Must Read Hotel Safety Tips

BY Travel Writer

Hotel Safety Tips For Travelers

Before your trip

  • Copy all credit cards, airline tickets, passports and important documents, front and back.
  • Jewelry and luggage and all valuables should be photographed prior to trip.

What to look for in a safe hotel:

  • If possible, select a hotel with has installed modern electronic guest room locks. The majority of these locks automatically change the lock combination with every new guest so there is little chance of someone having a duplicate key to your room. If you lose or misplace your key, ask to have your room re-keyed immediately.
  • Is each room equipped with a dead bolt lock and a peephole?
  • Fire sprinklers in hotel rooms, hallways, and meeting rooms likewise for smoke detectors. If each room is not equipped with a smoke detector, are sprinklers systems installed in the hallways or is your only hope the local fire department.
  • Each room telephone should allow outside dialing.
  • Guest phones located in hallways and lobbies should not allow direct room dialing. Anyone using the phone should have to call the operator and request a room by guest name, not room number.
  • Secure locks on windows and adjoining doors.
  • Well-lit interior hallways, parking structures and grounds.
  • Hotels that have limited access to hotel structure, generally the more limited the access; the less likely a trespasser will enter.
  • The parking garage should not have elevators taking passengers to guest floors. It should only go to the lobby.
  • Does hotel provide personnel trained in guest security and available for escorts to rooms and auto when requested?
  • Is the hotel located in a high crime rate area, especially when traveling overseas? Check with the US Embassy’s Resident Security Officer in that country and they can alert you of areas to stay away from.

When arriving and checking into your hotel room

  • If you arrive in a bus or cab, stay with your luggage until it is brought into the hotel lobby.
  • Keep a close eye on your luggage, purse, etc when checking in.
  • If the lobby is busy, thieves will often take advantage of the distractions to take your things with them.
  • If you are staying in an older room which still has the older guest door locks with metal key, one of first signs of how a hotel treats the issue of security is to observe how hotel room keys are controlled. If it is checkout time and a pile of metal room keys are laying on the front desk, the hotel is not too concerned about your security. Anyone can take and key laying on the desk. This is not a big concern if the hotel is using electronic key cards but is if the metal keys have the room number embossed on it. You will find this more prevalent overseas.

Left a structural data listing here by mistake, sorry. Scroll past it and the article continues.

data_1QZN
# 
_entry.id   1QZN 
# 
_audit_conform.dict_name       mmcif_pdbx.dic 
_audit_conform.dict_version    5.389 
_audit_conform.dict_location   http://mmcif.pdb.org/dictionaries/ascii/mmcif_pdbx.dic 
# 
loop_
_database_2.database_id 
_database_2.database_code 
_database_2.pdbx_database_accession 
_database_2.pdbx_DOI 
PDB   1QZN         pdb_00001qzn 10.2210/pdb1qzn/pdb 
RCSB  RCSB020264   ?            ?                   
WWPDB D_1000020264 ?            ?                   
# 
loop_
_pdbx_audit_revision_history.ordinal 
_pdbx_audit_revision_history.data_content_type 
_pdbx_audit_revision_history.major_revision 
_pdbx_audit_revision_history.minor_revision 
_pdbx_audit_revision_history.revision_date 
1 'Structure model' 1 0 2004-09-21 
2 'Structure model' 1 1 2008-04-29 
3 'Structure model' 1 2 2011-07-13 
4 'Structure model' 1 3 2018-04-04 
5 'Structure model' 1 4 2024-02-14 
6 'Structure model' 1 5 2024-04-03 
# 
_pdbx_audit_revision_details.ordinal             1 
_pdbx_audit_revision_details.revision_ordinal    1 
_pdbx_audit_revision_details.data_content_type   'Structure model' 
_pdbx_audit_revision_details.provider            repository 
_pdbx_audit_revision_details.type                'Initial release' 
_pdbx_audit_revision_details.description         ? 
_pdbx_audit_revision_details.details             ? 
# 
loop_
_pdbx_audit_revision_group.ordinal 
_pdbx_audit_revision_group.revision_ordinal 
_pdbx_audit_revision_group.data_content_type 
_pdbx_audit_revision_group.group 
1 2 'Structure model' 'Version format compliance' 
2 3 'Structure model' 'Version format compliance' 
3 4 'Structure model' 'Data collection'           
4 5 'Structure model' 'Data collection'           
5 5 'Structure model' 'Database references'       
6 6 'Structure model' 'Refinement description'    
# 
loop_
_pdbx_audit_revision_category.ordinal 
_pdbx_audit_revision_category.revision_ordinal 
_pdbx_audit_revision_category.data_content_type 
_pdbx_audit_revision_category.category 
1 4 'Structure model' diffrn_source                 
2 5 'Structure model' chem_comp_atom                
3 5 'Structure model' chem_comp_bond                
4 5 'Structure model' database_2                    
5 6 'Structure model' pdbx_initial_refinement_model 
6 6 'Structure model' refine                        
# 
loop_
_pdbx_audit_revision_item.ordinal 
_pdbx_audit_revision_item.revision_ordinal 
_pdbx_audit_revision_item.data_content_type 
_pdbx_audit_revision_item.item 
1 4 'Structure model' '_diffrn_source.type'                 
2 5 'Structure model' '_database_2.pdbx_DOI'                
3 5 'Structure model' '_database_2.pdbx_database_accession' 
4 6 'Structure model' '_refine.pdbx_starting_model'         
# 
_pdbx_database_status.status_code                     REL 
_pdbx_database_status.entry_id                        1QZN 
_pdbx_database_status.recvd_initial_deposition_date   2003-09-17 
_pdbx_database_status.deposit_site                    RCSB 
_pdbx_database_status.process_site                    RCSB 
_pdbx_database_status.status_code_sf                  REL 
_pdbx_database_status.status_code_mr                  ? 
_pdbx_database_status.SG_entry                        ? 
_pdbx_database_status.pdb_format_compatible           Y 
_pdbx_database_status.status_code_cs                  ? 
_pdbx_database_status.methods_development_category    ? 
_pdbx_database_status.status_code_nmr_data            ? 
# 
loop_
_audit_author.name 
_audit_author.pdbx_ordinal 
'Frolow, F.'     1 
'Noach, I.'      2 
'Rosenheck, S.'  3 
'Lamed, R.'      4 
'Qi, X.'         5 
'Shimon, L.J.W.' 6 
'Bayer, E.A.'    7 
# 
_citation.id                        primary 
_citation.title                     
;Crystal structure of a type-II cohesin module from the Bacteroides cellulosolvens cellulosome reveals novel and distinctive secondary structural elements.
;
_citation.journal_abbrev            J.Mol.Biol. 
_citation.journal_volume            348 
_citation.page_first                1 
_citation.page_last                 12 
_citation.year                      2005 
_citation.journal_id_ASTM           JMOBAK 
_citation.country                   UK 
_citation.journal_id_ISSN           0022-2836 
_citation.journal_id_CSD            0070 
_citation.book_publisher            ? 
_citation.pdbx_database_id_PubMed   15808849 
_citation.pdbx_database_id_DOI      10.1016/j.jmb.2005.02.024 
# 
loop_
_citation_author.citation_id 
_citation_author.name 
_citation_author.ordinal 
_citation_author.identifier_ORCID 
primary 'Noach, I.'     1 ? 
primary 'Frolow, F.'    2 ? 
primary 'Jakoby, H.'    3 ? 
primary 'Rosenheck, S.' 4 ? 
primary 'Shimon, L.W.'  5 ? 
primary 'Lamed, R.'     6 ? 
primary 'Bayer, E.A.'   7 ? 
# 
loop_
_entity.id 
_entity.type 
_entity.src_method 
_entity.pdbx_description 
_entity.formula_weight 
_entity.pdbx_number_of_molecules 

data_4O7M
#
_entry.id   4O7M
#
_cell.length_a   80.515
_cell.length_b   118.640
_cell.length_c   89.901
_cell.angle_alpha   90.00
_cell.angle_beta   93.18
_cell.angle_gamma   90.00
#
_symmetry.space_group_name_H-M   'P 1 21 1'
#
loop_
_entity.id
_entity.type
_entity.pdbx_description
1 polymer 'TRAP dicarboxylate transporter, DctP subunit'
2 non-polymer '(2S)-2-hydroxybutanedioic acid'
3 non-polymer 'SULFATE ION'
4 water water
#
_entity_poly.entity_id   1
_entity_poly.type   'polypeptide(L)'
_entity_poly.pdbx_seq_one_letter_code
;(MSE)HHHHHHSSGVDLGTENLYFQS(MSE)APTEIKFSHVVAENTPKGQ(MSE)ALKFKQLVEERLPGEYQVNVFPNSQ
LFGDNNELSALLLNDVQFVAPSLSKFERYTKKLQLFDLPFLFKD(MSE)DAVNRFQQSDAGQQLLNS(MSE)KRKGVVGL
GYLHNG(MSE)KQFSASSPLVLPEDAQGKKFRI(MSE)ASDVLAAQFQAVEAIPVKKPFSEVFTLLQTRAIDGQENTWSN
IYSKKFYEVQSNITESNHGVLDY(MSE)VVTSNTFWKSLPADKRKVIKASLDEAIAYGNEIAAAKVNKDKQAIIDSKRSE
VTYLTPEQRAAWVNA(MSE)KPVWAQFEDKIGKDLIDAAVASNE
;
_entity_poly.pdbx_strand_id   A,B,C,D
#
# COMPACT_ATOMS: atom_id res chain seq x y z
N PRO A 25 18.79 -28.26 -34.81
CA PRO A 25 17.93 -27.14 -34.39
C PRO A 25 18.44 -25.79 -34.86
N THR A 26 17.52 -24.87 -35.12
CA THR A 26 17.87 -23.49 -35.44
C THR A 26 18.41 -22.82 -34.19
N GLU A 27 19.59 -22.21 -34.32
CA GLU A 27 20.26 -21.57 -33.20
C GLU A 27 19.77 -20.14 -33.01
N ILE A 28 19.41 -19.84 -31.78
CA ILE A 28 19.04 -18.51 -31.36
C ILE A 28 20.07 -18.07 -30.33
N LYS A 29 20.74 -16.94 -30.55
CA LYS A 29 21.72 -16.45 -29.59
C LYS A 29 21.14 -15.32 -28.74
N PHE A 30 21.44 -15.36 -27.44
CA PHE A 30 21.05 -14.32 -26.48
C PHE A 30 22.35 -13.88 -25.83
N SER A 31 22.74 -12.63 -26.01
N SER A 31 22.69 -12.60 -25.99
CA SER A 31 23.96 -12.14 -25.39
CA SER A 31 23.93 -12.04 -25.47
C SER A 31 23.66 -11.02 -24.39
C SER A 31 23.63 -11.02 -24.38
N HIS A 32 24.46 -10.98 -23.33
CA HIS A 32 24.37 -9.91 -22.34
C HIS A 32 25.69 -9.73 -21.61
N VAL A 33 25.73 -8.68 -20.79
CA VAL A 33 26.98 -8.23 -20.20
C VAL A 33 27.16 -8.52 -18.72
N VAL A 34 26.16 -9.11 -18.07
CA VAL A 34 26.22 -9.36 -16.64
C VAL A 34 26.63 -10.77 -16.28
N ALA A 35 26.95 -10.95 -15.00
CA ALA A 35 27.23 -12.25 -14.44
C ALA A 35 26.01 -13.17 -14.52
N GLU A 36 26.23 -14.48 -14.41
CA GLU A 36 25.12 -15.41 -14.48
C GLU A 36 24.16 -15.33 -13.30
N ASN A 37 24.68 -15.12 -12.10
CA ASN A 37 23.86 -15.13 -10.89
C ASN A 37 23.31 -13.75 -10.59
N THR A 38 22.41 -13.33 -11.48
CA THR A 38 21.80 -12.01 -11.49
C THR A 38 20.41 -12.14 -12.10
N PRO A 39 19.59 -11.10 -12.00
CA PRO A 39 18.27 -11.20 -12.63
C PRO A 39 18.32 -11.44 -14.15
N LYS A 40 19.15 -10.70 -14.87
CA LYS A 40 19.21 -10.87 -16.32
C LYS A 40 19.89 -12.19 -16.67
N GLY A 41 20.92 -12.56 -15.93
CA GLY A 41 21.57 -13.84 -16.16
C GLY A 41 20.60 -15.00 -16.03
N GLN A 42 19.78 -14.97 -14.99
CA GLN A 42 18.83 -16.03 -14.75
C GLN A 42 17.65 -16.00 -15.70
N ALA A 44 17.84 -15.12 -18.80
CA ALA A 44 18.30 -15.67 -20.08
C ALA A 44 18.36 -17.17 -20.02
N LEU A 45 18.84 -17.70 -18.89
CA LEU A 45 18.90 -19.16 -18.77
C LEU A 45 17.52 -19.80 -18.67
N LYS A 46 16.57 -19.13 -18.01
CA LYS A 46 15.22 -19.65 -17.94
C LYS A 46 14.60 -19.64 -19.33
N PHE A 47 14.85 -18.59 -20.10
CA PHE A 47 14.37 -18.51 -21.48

• Ask the front desk personnel not to announce your room number. Rather, tell them to write it down or point to it. If the desk clerk should do this, explain the problem and asked to be given another room. You never know who is listening. Your room number is a matter of security, and the fewer people that know your whereabouts, the better. There’s no need to announce it to the entire hotel lobby.
  • When registering, sign only your last name and first initial. Don’t use titles or degrees. Makes it harder to determine gender, marital status or profession. If you are a women traveling alone, you might consider booking your room as Mr. and Mrs.
  • Don’t leave your credit card lying on the check-in counter while you complete your registration. Also make sure the credit card that is handed back to you by the hotel clerk is really yours.
  • Instruct the desk not to give out your name and room number and ask for them to call you if someone inquires about you.
  • Immediately upon check in, get two business cards or matchbooks with the hotel name and address on them. Place one by the phone in the room so you know where you are and keep the other on you when you leave so you know where to come back to. If you get lost, you have the address and phone number handy. There is nothing more frustrating than telling a cab driver to take you to the “Marriott” and they ask which one?? That could be one very expensive cab ride. Or if you are in a country where you don’t speak the language, you can simply show a taxi driver the matchbook, and you’re on your way back to the hotel.

Room Selection

  • Maximize safety and security. Select a room located between the 4 and 6th floor Avoid rooms above the sixth floor–the maximum height that fire-department ladders can reach. For some fire departments overseas, and within the United States, they do not have equipment to reach hotel floors above the 6th floor
  • Whenever possible do not except a hotel on the ground floor that has doors and windows that open to the outside. Hotels with interior hallways tend to be generally safer. For security in motels, avoid ground floor rooms off the parking lot. If you can’t get a room on a higher level, take one facing the interior courtyard.